Chiropractor Chandler AZ

Knee Injuries and Treatment

This page is going to describe some common knee injuries. It will also explain how you developed the problems, along with how and why we provide specific treatments.

Knee injuries, including meniscus and ligament tears, patellar tendonitis, bursitis and arthritis, affect student athletes and older adults alike. While some types of injury such as an acute meniscus tear or advanced osteoarthritic damage may require surgery, many of these conditions can be treated non-invasively using techniques such as electrotherapy, extracorporeal shockwave treatment, Class IV cold laser, Graston technique and physiotherapy.

Most knee injuries typically reflect some type of biomechanical abnormality that has predisposed the person to joint damage. For example, patellar tendonitis, which is an inflammation of the patellar tendon at the top of the kneecap, often results from what is known as a “tracking problem.”

It is not uncommon for individuals to develop an imbalance between the lateral and medial quadriceps: the large muscles in the front of the upper leg that do most of the work when you walk or run. Most often, the lateral muscles become very tight while the medial muscles, particularly the vastus medialis obliques that extend upwards on the inside of the legs from the knee, shut down.

Video: Conservative Treatment Before Knee Surgery

Weakness of the quadriceps muscle, especially during eccentric contractions, is usually present in the majority of anterior knee pain patients. These patients usually have loss of muscle and reduced function of the vastus medialis, and an imbalance between the vastus medialis and lateralis (inside and outside of the quadriceps muscle).

This muscle imbalance needs to be corrected before quadriceps exercises are started. The non-operative rehabilitation protocol should be divided into different phases based on the patient's progress. The goal of the first phase is to reduce pain and swelling, improve the balance between vastus medialis and vastus lateralis, restore normal gait, and decrease strain on the knee. The second phase should include improvement of postural control and coordination of the lower extremity, increase of quadriceps strength and when needed hip muscle strength, and restore good knee function. The patient should be encouraged to return to or to start with a suitable regular physical exercise. Therefore, the third phase should include functional exercises. Towards the end of the treatment, single-leg functional tests and functional knee scores should be used for evaluating clinical outcome. A non-operative treatment of patients with anterior knee pain should be tried for at least three months before considering other treatment options.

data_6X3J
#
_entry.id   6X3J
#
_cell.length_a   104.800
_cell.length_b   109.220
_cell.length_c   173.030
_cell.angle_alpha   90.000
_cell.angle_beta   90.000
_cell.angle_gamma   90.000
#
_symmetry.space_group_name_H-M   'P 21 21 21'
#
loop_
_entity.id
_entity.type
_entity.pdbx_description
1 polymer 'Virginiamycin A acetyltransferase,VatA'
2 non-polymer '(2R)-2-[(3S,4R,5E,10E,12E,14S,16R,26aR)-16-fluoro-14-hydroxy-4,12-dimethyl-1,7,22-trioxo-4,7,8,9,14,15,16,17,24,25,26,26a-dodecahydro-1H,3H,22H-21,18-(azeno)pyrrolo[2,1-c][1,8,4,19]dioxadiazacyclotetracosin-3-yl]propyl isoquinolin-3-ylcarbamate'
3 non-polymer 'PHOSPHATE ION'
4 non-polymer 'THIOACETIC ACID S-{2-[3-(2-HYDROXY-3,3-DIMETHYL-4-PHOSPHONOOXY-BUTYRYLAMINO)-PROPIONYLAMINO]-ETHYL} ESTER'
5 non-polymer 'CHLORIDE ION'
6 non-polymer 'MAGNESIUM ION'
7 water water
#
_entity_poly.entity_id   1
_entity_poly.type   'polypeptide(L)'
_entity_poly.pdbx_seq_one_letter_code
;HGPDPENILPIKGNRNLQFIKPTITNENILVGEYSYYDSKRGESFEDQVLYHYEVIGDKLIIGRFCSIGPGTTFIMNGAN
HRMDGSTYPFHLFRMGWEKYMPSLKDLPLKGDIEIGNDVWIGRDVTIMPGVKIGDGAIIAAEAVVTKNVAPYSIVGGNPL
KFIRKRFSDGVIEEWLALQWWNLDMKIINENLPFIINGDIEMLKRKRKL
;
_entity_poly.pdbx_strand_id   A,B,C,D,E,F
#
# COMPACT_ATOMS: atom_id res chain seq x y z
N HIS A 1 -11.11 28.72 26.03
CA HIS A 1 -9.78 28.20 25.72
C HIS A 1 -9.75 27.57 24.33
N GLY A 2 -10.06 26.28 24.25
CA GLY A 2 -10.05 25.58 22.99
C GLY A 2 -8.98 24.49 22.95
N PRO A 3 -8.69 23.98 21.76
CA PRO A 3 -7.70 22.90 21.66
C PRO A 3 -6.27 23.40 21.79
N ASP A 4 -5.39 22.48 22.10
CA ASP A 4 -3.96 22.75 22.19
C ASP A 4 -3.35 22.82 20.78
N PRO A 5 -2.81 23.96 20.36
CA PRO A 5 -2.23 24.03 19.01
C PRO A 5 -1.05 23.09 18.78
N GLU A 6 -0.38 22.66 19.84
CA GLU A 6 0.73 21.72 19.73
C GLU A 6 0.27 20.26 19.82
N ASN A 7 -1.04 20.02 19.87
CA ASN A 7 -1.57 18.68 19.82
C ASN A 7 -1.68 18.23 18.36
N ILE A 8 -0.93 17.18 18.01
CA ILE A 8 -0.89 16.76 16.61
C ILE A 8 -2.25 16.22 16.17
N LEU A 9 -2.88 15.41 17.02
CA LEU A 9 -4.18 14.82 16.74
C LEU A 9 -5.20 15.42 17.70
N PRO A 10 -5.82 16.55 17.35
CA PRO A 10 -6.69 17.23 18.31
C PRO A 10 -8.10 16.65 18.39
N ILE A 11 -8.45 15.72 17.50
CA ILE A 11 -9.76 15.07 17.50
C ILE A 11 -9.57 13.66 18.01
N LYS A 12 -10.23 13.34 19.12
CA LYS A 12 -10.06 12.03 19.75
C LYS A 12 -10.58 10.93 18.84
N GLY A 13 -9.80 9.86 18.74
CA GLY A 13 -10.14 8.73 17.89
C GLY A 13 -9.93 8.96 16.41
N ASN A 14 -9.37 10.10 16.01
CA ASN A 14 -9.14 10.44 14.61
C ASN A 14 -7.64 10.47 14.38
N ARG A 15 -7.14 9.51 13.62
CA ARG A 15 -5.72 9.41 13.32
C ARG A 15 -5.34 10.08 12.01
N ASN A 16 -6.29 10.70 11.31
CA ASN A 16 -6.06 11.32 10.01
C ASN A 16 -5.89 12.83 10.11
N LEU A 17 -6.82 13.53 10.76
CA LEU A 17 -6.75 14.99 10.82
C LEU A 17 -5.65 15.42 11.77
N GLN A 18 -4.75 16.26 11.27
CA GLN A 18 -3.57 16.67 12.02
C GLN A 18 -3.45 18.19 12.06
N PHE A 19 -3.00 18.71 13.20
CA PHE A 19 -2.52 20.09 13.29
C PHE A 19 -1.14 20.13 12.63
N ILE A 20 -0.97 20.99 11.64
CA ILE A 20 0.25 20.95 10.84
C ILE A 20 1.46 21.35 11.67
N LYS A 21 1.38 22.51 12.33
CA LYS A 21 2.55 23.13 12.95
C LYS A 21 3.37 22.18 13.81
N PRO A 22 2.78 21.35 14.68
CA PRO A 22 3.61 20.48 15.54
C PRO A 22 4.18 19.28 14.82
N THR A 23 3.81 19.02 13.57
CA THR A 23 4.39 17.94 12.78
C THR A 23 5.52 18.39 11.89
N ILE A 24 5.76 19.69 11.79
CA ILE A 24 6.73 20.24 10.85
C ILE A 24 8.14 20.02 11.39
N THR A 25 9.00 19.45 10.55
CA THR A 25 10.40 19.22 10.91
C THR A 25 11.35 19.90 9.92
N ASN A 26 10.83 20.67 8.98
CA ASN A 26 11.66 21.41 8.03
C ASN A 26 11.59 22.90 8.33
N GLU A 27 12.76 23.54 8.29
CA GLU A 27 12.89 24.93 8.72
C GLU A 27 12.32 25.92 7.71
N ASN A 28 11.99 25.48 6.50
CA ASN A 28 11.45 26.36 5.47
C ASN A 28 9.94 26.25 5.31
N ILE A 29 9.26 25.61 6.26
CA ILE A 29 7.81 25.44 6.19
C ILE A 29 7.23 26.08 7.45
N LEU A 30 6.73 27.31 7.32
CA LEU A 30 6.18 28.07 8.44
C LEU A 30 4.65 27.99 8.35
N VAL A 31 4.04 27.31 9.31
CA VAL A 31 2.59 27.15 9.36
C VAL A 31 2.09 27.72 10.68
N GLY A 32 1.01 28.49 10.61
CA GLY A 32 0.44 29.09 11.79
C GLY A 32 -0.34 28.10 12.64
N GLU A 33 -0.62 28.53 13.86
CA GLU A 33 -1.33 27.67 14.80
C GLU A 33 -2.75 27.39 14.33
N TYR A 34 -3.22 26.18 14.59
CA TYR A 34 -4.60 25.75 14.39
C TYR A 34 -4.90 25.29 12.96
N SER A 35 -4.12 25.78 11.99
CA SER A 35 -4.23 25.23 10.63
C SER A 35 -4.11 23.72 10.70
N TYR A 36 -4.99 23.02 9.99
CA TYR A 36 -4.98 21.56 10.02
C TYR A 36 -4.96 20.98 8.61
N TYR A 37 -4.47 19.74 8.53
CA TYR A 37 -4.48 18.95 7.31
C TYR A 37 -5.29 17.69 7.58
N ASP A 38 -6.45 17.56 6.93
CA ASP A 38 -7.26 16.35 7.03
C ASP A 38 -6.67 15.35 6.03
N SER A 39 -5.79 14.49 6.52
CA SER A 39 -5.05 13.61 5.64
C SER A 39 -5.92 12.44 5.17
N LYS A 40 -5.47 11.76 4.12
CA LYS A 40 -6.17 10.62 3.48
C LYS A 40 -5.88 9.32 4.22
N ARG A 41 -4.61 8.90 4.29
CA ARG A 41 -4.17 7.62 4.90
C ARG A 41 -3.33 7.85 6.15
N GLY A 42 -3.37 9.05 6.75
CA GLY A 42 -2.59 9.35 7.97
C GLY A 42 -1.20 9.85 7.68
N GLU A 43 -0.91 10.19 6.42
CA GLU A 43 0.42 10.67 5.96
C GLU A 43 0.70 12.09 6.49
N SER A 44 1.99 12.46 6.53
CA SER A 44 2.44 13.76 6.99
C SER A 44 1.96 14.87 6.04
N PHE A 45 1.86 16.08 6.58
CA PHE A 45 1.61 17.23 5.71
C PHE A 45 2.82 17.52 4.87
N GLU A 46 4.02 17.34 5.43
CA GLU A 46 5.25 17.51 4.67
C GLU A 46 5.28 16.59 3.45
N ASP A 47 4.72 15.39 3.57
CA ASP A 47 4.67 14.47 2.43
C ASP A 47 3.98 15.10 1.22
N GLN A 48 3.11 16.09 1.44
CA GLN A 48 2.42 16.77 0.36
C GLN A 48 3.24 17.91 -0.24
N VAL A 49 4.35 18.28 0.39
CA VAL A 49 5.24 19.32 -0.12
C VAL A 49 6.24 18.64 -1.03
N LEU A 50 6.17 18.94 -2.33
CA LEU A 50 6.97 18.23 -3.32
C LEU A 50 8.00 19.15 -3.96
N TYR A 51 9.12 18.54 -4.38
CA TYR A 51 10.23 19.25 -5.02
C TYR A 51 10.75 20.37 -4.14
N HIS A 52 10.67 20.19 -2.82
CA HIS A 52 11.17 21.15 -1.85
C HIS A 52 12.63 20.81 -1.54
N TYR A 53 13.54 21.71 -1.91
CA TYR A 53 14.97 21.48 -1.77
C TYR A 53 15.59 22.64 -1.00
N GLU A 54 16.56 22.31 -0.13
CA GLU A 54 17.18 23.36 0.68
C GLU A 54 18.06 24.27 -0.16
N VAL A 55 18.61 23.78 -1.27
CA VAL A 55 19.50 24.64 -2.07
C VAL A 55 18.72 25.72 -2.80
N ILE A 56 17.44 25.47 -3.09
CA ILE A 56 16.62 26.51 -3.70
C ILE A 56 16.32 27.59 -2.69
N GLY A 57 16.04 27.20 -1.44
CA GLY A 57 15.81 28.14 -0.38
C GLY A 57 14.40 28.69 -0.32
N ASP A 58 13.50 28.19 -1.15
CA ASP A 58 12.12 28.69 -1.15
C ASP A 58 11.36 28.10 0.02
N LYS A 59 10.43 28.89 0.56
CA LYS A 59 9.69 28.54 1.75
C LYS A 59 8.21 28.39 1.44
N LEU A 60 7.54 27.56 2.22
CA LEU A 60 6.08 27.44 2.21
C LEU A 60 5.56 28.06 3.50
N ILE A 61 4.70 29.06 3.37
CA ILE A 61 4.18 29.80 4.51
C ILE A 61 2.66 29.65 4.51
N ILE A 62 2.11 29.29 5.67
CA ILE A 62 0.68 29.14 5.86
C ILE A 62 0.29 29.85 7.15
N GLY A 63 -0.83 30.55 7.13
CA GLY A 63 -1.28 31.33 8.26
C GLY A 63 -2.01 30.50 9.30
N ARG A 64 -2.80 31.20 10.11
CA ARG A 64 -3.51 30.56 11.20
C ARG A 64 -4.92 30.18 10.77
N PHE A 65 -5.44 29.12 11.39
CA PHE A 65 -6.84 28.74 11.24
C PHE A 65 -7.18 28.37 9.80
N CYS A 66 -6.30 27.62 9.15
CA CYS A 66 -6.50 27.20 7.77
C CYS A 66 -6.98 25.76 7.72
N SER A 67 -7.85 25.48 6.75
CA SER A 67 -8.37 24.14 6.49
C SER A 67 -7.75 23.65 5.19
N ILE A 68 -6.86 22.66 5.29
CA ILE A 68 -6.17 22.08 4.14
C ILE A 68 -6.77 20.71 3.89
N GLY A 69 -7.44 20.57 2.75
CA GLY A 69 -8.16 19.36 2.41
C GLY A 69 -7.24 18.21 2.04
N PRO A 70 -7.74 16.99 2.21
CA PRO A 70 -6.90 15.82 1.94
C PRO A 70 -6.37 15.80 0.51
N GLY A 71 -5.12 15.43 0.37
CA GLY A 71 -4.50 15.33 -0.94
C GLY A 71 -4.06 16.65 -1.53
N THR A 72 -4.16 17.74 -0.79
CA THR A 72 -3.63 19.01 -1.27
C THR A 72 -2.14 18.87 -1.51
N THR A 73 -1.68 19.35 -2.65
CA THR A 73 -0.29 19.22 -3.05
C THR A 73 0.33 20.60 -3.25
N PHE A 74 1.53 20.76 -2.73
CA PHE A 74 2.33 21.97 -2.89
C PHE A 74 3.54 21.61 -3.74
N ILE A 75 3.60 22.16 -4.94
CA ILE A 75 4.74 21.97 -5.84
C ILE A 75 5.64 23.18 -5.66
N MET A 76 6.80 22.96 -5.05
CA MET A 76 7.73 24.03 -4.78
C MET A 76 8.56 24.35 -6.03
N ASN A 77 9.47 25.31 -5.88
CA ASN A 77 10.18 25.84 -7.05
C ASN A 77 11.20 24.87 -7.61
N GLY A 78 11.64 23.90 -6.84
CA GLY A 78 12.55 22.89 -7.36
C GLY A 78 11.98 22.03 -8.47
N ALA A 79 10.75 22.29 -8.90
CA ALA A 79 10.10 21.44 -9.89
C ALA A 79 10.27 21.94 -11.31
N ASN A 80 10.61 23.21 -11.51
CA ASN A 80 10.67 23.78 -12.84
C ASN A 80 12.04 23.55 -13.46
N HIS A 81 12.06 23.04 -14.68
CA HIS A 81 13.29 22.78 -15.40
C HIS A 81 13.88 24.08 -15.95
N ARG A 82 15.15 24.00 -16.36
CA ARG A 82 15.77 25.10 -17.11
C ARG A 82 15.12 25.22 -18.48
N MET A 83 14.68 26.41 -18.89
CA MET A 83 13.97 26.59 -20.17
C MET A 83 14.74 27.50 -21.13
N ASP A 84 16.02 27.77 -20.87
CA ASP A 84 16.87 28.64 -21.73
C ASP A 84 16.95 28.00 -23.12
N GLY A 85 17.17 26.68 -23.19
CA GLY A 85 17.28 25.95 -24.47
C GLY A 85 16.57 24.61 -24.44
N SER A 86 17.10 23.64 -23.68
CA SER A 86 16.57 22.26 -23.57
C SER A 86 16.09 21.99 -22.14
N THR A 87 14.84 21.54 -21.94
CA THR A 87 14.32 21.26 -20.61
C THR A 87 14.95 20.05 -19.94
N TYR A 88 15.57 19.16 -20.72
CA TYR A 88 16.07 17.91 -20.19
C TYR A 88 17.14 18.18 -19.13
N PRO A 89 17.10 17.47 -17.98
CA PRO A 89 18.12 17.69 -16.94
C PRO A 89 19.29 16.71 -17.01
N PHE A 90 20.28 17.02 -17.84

graston technique on knee

In other words, these very important knee-stabilizing muscles on the medial side of the leg stop working. If you are having pain around the kneecap, put your fingers on the muscle on the inside of the leg just above the kneecap. Does it feel soft? Now feel the muscle on the opposite (lateral side). If it feels tight, you have probably isolated the underlying cause of your knee pain.

Women are particularly prone to this problem because the Q-angle, the angle from the hip to the knee, is very wide. As with many knee problems, the best and most permanent fix is physiotherapy exercises to get the VMOs working again, and make them stronger.

At the same time, it is often necessary to release tension on the outside of the leg. Extracorporeal shockwave therapy is a perfect modality for this. This treatment uses the same basic technology as lithotripsy designed to break up kidney stones, except that in this case, the percussive instrument is applied directly to the skin instead of transmitting the shockwaves through water.

Extracorporeal shockwave therapy is especially effective at breaking up fascial adhesions within the iliotibial band: a thin band of fascia that extends down the lateral side of the leg between the hip and knee. ESWT is also good for releasing tightness in the lateral quadriceps, to balance muscle tone between those and the medial quadriceps muscles. More on Graston Technique for Knee Pain.

Video: Graston Technique vs Shockwave Therapy